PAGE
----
Updates in 2021 were focused on improving existing features like location anchors and face tracking. Apple also introduced the ability to detect App Clip images while in AR to create interactive objects or scenes.
Location anchors will let developers and users attach augmented reality objects to locations in the real world. When using AR on a device, users will pan the camera around to find a suitable AR surface. While this happens, the camera will use the surrounding architecture to help pinpoint exact geolocation.
This is all handled on-device, using existing map data generated by Apple Maps and its Look Around feature.
The new Depth API was created to take advantage of the LiDAR system on fourth-generation iPad Pros, iPhone 12 Pro, and iPhone 12 Pro Max. Using the depth data captured and specific anchor points, a user can create a 3D map of an entire room in seconds.
This feature will allow for more immersive AR experiences and give the application a better understanding of the environment for object placement and occlusion.
Face and hand tracking have also been added in ARKit 4, which will allow for more advanced AR games and filters that utilize body tracking. Applications can benefit by allowing a user to simply use their face or hands as an input for certain experiences, like a Snapchat filter or video chat environment.
LiDAR and ARKit 3.5
The fourth-generation iPad Pro and iPhone 12 Pro series each include a LiDAR sensor on the rear of the device. Starting with an update to ARKit for iOS 13.4, Apple's software now supports the LiDAR system and can take advantage of the latest hardware.
With ARKit 3.5, developers will be able to use a new Scene Geometry API to create augmented reality experiences with object occlusion and real-world physics for virtual objects. More specifically, Scene Geometry will allow an ARKit app to create a topological map of an environment, unlocking new AR features and additional insights and information for developers.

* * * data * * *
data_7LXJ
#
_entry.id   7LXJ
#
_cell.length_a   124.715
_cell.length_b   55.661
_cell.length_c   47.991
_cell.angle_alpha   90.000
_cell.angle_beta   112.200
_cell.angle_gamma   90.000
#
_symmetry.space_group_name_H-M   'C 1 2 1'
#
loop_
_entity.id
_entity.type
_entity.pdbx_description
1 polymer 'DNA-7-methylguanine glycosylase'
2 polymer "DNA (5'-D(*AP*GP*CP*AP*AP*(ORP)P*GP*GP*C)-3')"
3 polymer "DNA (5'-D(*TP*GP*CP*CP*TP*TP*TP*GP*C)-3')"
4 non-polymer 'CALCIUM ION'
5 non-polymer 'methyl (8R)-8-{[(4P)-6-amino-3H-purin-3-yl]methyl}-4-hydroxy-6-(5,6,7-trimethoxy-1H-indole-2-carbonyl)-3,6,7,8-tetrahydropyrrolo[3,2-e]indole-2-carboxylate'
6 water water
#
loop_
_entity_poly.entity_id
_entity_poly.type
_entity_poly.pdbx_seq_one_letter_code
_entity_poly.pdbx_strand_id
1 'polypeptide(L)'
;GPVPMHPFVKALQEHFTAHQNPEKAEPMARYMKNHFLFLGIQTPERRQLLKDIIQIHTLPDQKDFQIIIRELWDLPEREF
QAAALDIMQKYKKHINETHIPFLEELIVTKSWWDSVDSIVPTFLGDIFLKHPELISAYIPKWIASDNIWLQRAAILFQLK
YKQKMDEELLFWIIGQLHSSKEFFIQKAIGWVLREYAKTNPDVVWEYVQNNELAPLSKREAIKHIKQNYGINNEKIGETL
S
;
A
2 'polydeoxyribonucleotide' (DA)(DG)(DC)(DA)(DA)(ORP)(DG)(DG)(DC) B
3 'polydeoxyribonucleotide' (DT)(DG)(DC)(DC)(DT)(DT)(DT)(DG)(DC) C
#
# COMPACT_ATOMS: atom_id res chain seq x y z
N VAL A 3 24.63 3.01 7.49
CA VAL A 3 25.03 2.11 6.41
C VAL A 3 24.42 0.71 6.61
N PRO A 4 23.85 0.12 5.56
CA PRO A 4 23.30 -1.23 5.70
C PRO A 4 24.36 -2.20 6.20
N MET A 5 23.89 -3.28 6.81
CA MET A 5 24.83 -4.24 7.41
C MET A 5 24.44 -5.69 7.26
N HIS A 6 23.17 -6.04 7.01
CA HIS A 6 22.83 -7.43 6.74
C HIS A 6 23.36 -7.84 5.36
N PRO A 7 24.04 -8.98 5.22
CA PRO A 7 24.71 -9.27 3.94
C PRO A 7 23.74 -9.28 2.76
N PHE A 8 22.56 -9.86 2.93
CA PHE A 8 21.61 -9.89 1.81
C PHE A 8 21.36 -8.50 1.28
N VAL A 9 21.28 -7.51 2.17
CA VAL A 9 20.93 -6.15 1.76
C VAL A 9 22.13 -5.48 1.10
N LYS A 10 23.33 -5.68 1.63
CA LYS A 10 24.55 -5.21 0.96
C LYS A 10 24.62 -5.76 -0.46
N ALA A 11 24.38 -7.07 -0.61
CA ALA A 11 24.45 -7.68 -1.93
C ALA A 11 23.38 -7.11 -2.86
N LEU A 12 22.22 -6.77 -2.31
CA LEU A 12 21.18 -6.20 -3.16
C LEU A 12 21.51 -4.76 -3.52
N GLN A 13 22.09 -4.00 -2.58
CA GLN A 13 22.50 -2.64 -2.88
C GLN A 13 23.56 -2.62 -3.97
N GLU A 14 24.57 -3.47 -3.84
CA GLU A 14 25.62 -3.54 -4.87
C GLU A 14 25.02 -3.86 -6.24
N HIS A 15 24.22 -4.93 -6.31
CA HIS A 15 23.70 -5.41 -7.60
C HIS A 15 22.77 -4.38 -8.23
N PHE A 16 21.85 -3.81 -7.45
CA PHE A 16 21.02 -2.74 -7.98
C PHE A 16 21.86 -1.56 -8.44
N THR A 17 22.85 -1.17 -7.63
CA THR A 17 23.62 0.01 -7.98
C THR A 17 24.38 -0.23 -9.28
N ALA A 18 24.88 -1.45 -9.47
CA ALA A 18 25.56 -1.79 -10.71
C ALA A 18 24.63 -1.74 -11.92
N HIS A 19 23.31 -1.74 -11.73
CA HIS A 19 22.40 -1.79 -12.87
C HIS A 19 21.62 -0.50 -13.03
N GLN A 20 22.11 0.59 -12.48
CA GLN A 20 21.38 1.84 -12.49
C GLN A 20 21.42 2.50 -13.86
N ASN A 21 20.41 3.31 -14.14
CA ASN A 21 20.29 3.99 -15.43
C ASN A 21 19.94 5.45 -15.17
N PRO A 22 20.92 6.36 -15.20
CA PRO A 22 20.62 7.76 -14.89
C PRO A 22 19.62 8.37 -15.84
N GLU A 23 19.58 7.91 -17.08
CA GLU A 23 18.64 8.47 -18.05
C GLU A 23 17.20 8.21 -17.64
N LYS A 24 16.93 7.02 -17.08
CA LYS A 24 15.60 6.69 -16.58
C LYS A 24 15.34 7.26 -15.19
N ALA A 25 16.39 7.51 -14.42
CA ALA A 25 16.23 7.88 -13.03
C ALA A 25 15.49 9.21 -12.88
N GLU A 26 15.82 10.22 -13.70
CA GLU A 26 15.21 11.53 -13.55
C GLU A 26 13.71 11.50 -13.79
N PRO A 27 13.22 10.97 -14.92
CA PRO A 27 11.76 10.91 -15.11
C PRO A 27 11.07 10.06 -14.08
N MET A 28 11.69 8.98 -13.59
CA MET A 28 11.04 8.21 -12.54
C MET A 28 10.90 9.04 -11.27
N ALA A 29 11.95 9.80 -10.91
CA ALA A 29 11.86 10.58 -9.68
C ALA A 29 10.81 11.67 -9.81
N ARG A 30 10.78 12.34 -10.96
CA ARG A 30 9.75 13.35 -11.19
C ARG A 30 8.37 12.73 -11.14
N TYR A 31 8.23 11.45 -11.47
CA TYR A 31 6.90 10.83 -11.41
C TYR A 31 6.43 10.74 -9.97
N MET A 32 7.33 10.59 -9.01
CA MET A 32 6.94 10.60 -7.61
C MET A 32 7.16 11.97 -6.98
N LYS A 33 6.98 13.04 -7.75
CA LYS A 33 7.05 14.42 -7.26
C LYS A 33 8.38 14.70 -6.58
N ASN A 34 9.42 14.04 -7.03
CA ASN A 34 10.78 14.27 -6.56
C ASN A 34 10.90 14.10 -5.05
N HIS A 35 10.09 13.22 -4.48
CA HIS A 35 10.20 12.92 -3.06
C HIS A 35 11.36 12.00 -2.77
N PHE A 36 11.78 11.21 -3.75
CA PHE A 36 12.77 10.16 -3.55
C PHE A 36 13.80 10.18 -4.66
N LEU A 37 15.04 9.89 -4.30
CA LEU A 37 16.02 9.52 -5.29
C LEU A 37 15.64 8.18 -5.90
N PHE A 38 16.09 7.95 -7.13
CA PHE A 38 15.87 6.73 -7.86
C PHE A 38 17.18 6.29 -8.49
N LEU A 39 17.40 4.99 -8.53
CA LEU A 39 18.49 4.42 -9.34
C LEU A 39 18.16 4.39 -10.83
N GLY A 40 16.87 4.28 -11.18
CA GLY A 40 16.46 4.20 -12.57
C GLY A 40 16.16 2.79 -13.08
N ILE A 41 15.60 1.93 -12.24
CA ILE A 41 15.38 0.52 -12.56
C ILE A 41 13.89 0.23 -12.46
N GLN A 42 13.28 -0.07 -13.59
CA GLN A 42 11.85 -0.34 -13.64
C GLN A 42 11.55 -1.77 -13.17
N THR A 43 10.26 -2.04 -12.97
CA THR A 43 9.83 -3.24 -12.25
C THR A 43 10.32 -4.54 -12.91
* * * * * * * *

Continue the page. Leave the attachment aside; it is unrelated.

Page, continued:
The LiDAR will be used for 3D environment mapping that will allow for AR to be massively improved. The scanner works from up to 5 meters away and gets results instantly, which makes AR apps much easier to use and more accurate.
Using a LiDAR sensor will rapidly increase AR mapping times and the ability to detect objects and people. This should also improve portrait mode and photography in general as 3D maps can be used with every image.
ARKit 3 brought quite a bit of fine-tuning to the system, employing machine learning and improved 3D object detection. Complex environments are now capable of being more accurately tracked for image placement and measurement.
People Occlusion has been added with the advent of ARKit 3. This allows a device to track people and allow digital objects to pass seamlessly behind or in front of them as needed.
It also brought Motion Capture, giving the device the ability to understand body position, movement, and more. This enables developers to use motion and poses as input to an AR app.
ARKit 3 allows for simultaneous front and back camera tracking. Users can now interact with AR content from the back camera by using facial expressions and head positioning.
Up to 3 faces can be tracked with ARKit Face Tracking, using the TrueDepth camera.
Developer Reaction and Initial Response
The developer response to ARKit's tools is "unbelievable," according to Apple VP of worldwide iPod, iPhone, and iOS product marketing Greg Joswiak in a late June 2019 interview. Noting quickly developed projects ranging from virtual measuring tapes to an Ikea shopping app, Joswiak said, "It's absolutely incredible what people are doing in so little time."
"I think there is a gigantic runway that we have here with the iPhone and the iPad. The fact we have a billion of these devices out there is quite an opportunity for developers," said Joswiak. "Who knows the kind of things coming down the road, but whatever those things are, we're going to start at zero."
ARKit was released alongside iOS 11, which meant any device capable of running iOS 11 would be able to utilize AR features.
ARKit 4 still has features that are compatible with devices running iOS 11, but its more advanced features are restricted to devices that feature A12 Bionic chips or better. The latest features and depth-sensing require LiDAR on the device, which is only the iPad Pro and iPhone 12 Pro series and later.